(Photo: DANIEL LEAL via Getty Images)
LGBTQ+ football fans travelling to the World Cup should be “respectful” of Qatar’s anti-homosexuality laws, James Cleverly has said.
Labour immediately accused the foreign secretary of a “shockingly tone deaf” decision to defend “discriminatory values”.
England and Wales have both qualified for the tournament which kicks off in three weeks time.
The build-up to the international tournament has seen renewed focus on Qatar’s human rights record, including its criminalisation of same-sex relationships.
It comes after veteran campaigner Peter Tatchell said he was arrested after staging the first LGBTQ+ protest in the country.
In an interview with LBC on Wednesday morning, Cleverly said he had spoken to the Qatari authorities about gay football fans attending the event.
“They want to make sure that football fans are safe, secure and enjoy themselves,” he said.
“They know that that means that they are going to have to make some compromises in terms of what is an Islamic country with a very different set of cultural norms to our own.”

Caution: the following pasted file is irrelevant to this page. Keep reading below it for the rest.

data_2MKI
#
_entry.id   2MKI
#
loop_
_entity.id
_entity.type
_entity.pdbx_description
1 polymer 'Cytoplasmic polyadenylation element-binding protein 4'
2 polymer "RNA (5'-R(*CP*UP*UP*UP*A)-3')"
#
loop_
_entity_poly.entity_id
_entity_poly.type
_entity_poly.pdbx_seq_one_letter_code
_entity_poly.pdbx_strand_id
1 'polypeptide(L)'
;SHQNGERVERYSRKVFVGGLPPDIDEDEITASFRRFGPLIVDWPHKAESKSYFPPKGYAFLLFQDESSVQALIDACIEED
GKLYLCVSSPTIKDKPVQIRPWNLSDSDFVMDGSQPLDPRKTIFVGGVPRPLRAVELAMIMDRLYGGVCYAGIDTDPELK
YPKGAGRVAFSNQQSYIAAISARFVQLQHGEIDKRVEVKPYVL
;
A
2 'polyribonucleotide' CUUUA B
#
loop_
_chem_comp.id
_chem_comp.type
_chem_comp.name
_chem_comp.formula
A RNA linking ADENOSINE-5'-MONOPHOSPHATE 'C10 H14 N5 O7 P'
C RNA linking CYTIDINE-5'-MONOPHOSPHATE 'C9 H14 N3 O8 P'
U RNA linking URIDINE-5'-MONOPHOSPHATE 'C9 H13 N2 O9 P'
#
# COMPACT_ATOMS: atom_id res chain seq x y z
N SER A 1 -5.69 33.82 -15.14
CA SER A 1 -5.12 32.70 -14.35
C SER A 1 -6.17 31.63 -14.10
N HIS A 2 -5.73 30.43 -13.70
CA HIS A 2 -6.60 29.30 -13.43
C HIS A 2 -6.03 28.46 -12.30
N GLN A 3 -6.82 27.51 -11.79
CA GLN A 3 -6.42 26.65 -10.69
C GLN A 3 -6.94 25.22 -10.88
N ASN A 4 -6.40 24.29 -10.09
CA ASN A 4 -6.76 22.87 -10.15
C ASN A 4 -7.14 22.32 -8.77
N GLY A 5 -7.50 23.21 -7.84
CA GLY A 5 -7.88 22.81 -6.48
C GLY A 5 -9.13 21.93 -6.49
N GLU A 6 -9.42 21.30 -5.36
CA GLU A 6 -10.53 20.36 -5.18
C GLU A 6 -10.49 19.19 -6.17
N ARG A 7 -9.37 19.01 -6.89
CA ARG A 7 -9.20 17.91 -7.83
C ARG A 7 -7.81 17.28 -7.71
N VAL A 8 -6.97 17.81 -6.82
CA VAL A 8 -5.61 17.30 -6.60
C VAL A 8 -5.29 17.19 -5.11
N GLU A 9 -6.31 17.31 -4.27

He added: “One of the things I will say for football fans is please do be respectful of the host nation.
“They will try, they are trying to ensure that people can be themselves and enjoy the football.
“And I think with a little bit of flexibility and compromise on both ends, it can be a safe, secure and exciting World Cup.”
Lucy Powell, Labour’s shadow culture secretary, said: “This is shockingly tone deaf from James Cleverly.
“Sport should be open to all. Many fans will feel they can’t attend this tournament to cheer on their team because of Qatar’s record on human, workers, and LGBT+ rights.
“The government should be challenging Fifa on how they’ve put fans in this position, and ensuring the full safety of all fans attending, not defending discriminatory values.”
Lib Dem MP Layla Moran said: “The World Cup should be a celebration of the beautiful game, instead it’s being used by countries like Qatar to sport-wash their atrocious human rights records.
“Any UK officials who attend should be using their position to highlight human rights abuses, not endorsing the regime.”
This article originally appeared on HuffPost UK and has been updated.